By 2018, this service was available on all mainline trains. But this is primarily a digitization operation. By loading an app, which is required to obtain the service, Deutsche Bahn obtains valuable information about its customers and can « retain them ». The staff is always present on long-distance trains in Germany and fulfill other commitments.

Paradoxes and confusion

Globally, the disappearance of the crew on long distance trains is not on the agenda. But the question remains with regard to regional trains, whose networks have « open » stations, without access gates, ie most of stations and stops in Europe.

As told Chris Jackson from Railway Gazette, throughout the history of the railway, staff roles have evolved in the face of technical innovation and economic necessity, and management, unions and regulators must recognise the inevitability of change. George Bearfield, director of system safety at the UK’s Rail Safety and Standards Board (RSSB), believes that “some of the debate around the safety of DOO has really become confused and politicised”, which has not helped with “having a rational, objective view of risk”.

We have already seen trains canceled only because there was no staff on board, despite that the driver was effectively present to drive. These trains must then run empty to reach their original destination and return the train in the daily work schedule. A very big waste of public money and a disastrous picture of the railroad to the public.

On the other hand, citizens also have paradoxical ideas: they want staff everywhere, in trains, in train stations, at ticket offices, but they do not want this staff to be paid for just watching the trains go by or nothing to do because there is no customers to serve. So what ?…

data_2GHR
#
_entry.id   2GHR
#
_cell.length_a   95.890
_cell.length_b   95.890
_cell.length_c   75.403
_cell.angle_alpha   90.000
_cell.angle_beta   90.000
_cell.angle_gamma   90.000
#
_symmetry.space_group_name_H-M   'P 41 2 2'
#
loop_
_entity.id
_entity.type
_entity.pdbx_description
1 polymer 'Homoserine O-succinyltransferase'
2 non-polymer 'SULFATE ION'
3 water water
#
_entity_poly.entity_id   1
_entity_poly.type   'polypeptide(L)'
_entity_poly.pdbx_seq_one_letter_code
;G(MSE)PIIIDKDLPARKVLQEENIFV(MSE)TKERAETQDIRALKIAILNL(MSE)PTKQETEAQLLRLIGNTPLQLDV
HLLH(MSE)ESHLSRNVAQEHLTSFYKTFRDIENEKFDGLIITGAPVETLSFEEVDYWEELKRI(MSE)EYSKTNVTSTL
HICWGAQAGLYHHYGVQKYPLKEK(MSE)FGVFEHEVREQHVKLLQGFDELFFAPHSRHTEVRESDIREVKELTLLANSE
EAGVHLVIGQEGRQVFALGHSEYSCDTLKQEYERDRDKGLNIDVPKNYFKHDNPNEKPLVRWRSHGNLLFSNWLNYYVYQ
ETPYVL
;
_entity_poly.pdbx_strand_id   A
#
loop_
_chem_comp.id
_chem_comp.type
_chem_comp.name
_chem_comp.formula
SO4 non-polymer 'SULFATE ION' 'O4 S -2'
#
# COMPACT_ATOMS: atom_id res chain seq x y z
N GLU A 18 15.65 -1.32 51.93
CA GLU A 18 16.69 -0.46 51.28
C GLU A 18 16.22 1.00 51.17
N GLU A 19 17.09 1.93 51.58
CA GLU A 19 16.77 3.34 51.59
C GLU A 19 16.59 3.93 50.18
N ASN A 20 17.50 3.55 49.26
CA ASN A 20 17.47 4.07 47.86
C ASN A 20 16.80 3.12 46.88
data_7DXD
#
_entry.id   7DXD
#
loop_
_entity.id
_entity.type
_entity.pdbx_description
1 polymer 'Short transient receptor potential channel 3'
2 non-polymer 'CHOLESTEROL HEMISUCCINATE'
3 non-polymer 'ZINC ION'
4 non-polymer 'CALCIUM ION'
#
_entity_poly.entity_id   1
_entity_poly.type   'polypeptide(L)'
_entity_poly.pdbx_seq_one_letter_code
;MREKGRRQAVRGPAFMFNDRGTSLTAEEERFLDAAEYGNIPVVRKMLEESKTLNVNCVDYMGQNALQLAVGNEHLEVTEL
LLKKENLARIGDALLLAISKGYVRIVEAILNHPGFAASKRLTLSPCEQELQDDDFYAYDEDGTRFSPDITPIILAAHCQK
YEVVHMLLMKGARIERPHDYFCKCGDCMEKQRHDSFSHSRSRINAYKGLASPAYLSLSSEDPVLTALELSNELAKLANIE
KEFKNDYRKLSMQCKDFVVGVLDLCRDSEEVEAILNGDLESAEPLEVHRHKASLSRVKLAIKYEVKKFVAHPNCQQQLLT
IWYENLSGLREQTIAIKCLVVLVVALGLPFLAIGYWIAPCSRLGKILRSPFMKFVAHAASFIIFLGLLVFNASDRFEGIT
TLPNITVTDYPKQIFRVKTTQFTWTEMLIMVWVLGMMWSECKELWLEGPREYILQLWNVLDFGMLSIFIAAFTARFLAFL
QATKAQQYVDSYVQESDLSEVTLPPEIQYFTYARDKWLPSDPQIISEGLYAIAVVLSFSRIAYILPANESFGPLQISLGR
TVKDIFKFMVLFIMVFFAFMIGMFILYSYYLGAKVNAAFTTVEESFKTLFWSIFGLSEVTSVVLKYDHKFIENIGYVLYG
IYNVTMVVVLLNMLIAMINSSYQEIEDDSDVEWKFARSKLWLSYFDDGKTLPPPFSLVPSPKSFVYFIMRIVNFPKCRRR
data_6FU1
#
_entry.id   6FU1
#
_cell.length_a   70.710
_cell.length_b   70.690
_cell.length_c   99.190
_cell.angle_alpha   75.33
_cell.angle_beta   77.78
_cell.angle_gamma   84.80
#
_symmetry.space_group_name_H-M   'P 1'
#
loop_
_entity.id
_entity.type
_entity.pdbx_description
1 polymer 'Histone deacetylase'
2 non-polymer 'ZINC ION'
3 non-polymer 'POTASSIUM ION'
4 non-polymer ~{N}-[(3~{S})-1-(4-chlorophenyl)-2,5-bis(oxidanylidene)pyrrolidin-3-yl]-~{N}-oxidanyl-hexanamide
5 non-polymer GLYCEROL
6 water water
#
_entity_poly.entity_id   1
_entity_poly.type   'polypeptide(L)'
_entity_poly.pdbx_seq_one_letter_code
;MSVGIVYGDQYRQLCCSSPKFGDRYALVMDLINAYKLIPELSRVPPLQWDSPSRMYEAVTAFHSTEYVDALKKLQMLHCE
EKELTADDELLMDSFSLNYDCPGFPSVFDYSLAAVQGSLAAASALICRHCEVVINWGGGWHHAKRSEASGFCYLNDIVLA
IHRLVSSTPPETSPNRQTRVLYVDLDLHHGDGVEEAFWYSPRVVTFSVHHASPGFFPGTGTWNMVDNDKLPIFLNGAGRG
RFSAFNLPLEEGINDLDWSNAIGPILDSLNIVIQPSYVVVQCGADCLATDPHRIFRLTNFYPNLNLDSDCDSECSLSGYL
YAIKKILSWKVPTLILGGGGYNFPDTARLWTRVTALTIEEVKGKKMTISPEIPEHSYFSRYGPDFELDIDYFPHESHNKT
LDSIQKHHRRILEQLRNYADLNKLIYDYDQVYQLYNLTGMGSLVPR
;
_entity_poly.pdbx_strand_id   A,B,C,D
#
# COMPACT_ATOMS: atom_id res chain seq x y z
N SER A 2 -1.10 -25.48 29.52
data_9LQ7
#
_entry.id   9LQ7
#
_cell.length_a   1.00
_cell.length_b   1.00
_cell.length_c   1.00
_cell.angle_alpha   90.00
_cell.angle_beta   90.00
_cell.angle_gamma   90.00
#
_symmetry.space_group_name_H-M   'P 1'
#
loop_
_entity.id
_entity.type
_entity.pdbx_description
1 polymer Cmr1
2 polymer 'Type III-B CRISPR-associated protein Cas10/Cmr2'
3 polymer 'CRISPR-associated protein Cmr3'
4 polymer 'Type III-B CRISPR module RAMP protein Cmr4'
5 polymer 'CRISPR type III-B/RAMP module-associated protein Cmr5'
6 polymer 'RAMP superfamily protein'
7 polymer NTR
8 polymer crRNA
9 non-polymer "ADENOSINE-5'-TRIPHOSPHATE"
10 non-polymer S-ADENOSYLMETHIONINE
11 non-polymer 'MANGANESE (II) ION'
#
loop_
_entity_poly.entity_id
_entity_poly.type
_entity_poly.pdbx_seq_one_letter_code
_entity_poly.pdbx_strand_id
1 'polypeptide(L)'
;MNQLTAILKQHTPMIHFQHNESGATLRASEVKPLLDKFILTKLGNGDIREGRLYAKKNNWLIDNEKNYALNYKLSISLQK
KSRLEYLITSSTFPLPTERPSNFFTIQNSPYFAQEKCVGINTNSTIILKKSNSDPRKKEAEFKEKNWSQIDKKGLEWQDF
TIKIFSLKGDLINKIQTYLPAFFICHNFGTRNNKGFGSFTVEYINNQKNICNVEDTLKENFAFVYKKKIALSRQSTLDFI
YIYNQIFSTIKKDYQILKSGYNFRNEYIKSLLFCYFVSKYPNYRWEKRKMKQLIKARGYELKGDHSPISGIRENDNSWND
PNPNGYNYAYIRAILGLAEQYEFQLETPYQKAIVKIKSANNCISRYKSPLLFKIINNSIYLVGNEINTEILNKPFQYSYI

More people pass through train stations and take the train. This certainly requires a lot more supervision in some of the busiest stations. The over-riding objective must be to ensure sufficient flexibility to deploy enough of the right people in the right places at the right time. It’s not easy…


References :

2009 – Zeit Online – Die armen, bösen Schaffner

2010 – Die Presse – ÖBB-Züge sollen wie U-Bahnen werden

2016 – Transportrail – Exploitation de CEVA : la confiance règne !

2016 – Rail Future/Jerry Alderson – Train staff duties

2017 – Railstaff – DOO – Analysed & Explained

2017 – Railway Technology – Driver-only trains and safety: what’s the big issue?

2018 – Spiegel Online – Komfort Check-in in allen ICE-Zügen verfügbar

2018 – The Independent – Train guards: what do they do and why are unions fighting to keep them?

2018 – / Chantal Blommers – Conducteur verdwijnt buiten de spits op MerwedeLingelijn

2019 – Deutsche Bahn – Travel without ticket checks



Publié par

Frédéric de Kemmeter

Cliquez sur la photo pour LinkedIn Analyste ferroviaire & Mobilité - Rédacteur freelance - Observateur ferroviaire depuis plus de 30 ans. Comment le chemin de fer évolue-t-il ? Ouvrons les yeux sur des réalités plus complexes que des slogans faciles